- And then into Private Eye who identified the parodist as a ‘disgruntled ex-employee’ (which the mysterious fake me has denied).
THE WRONG THING TAKEN, AN OPPORTUNITY REMAINS.
Dare have worked for Barclaycard and Coke, their boss used to be managing director at Saatchi & Saatchi and they are kind of a big deal in every way that I absolutely am not. They are a successful, international digital agency — I am offering people the chance to find out a little about the life of an unknown 32 year-old Scottish writer and PhD candidate, and maybe pay what they want for a horror story about an 18th century hospital for boys. I think it’s that imbalance that has attracted whatever small measure of outrage or controversy greeted the Dare site. But the fact is that influence is not a bad thing, and if it were it would be everywhere anyway: it is unavoidable. I begrudge them very little (/nothing at all). The worst you could say is that as they took, they took clumsily.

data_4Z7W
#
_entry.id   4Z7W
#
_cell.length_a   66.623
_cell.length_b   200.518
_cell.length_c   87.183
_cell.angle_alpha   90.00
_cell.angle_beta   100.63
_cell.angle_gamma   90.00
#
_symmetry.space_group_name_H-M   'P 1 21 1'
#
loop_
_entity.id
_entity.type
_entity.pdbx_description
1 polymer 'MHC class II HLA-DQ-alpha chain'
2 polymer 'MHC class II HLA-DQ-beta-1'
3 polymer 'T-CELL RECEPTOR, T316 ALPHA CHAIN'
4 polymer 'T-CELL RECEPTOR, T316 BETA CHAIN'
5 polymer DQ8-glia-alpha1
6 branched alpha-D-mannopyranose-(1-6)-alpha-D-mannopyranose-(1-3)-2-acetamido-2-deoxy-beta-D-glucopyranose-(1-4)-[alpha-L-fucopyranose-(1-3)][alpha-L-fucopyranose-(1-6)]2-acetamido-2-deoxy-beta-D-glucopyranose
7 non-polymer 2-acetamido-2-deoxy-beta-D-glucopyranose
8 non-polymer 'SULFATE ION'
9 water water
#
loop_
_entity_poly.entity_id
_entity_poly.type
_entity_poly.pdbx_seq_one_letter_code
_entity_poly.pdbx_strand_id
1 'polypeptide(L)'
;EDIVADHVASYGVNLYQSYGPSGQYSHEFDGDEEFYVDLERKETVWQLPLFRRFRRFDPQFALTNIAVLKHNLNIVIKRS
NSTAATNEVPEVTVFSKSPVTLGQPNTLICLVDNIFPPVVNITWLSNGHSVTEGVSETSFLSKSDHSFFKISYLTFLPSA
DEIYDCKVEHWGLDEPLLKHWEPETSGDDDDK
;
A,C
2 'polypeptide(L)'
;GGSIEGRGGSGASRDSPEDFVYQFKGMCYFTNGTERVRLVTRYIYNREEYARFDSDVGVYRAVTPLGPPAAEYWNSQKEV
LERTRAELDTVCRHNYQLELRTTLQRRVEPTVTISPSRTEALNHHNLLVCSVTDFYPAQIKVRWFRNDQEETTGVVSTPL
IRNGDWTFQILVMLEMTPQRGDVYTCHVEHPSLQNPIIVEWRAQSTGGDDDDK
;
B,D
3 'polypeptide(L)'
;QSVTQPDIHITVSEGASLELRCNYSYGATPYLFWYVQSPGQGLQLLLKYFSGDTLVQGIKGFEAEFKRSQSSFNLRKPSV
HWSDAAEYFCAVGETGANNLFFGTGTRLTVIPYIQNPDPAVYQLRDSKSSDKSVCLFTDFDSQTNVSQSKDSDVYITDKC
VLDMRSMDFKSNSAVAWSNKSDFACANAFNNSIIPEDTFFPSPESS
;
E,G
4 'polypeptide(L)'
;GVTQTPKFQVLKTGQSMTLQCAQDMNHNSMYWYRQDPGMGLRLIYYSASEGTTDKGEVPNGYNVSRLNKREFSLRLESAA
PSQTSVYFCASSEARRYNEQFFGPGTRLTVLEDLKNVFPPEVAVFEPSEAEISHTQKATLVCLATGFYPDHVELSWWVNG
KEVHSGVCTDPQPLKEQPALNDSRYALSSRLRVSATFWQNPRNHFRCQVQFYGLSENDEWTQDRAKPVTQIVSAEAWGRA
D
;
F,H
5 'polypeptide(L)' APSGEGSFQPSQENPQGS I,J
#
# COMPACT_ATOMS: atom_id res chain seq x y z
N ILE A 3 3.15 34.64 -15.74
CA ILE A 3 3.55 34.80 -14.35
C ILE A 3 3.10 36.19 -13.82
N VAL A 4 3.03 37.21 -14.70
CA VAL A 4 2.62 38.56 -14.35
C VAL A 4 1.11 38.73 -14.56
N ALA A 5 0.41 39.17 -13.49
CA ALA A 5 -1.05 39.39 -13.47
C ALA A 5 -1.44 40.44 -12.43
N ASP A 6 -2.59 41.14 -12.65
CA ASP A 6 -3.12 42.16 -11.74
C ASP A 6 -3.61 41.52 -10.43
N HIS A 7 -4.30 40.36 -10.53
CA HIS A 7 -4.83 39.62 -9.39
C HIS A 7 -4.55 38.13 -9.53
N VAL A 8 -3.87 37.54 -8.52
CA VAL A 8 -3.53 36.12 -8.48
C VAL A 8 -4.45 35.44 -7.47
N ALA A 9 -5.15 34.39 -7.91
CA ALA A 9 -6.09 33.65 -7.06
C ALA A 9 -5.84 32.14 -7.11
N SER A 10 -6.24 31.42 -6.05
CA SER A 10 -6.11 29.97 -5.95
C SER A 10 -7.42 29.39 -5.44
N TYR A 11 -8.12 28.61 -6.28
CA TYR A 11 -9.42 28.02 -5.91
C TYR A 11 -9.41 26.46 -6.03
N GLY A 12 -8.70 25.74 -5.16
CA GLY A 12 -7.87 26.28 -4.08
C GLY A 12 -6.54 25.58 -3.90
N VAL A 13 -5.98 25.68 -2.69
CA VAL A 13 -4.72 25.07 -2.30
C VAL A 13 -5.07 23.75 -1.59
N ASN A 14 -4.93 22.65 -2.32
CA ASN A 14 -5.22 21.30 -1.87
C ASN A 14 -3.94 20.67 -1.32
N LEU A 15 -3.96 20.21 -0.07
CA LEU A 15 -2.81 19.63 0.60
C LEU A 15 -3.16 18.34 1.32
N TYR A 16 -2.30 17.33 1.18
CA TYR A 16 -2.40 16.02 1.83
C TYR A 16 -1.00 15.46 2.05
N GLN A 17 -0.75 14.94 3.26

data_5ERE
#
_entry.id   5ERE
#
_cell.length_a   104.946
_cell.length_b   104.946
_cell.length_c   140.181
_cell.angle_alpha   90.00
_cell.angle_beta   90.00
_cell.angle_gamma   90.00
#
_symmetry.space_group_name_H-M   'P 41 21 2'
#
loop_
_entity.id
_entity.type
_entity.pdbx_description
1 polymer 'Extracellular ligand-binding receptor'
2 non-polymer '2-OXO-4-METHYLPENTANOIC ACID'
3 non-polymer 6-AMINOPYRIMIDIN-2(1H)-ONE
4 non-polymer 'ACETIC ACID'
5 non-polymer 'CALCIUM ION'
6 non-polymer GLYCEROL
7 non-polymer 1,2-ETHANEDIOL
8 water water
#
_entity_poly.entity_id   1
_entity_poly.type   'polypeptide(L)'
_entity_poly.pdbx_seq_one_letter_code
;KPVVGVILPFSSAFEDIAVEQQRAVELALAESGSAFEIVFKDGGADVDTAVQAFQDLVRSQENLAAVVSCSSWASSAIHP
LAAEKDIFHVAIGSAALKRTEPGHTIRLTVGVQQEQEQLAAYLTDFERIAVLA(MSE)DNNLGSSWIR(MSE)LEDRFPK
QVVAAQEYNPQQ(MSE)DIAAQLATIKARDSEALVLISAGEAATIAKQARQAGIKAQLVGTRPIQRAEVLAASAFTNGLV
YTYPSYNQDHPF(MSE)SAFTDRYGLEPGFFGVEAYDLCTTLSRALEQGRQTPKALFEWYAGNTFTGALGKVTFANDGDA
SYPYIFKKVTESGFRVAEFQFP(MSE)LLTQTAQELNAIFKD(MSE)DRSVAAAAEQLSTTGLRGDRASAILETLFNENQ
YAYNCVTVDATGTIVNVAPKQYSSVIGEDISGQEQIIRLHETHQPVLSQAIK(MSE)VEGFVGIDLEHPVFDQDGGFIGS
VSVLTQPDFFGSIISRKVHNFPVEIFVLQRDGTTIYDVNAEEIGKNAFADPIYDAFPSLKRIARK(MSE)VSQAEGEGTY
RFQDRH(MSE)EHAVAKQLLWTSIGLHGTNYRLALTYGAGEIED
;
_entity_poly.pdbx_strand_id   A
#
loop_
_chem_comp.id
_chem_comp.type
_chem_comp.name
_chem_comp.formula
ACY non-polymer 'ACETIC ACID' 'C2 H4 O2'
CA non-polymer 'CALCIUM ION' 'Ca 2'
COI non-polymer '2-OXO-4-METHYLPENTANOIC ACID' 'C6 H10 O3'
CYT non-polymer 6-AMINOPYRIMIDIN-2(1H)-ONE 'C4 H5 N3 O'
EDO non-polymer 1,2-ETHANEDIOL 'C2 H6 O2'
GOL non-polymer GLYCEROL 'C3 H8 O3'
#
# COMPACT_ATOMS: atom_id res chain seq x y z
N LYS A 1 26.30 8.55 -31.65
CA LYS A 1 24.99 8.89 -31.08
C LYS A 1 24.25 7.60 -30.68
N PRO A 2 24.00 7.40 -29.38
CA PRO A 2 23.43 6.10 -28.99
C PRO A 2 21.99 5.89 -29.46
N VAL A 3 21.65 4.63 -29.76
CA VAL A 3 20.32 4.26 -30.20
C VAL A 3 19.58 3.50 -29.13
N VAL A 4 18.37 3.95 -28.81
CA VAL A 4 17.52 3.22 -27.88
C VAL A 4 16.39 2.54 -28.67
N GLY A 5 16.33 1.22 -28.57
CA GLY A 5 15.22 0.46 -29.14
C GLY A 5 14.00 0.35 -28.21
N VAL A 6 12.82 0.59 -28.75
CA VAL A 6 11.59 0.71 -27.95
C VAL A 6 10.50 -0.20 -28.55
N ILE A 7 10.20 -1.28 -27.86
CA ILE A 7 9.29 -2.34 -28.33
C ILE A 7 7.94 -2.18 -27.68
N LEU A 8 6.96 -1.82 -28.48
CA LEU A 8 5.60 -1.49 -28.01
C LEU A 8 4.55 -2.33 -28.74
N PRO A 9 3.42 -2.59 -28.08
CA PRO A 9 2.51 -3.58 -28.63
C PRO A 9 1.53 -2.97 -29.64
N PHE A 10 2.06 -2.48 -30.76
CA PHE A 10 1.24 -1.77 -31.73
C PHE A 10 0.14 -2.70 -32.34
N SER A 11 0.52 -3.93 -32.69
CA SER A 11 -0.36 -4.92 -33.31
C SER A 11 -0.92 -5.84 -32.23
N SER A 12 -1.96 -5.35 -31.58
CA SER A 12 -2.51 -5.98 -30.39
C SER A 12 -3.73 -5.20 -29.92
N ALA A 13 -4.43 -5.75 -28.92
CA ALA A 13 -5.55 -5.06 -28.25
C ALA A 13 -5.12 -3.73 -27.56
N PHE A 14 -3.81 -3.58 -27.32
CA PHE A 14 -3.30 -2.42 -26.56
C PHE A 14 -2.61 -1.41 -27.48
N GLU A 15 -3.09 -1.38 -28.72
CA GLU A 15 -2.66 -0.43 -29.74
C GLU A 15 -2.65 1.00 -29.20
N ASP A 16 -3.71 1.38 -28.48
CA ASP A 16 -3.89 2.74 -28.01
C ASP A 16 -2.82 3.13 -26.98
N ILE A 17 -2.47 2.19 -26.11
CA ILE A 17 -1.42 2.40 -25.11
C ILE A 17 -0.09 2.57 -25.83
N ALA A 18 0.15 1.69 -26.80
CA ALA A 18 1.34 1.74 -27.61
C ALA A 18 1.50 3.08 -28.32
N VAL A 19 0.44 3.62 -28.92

They made a site that looked a lot like mine, so that the influence was immediately obvious (maybe too obvious for some), when how my website looks is by far the least interesting thing about it. Meanwhile the device as they use it— the expanding text — just opens sentence- or paragraph-sized sections in turn, reducing (removing, really) the altering effect it has on the process of reading. Nowhere is there a choice to be made of what to open next, nowhere is there any interesting play with the logic of what a linking word expands. Almost nothing that is interesting about it as I tried to use it remains, and none of what is potentially interesting about it that I didn’t really explore (or haven’t yet, anyway). For example, that it could allow for little aleatory variations to appear in the text depending on the order or manner of the clicking, or for explicit choices made by the reader to be allowed to shape the narrative. A derivative version (I don’t mean that in a pejorative sense) had plenty of opportunity to explore further — it’s disappointing that the Dare site doesn’t (even if it’s a little selfishly reassuring not to be outdone).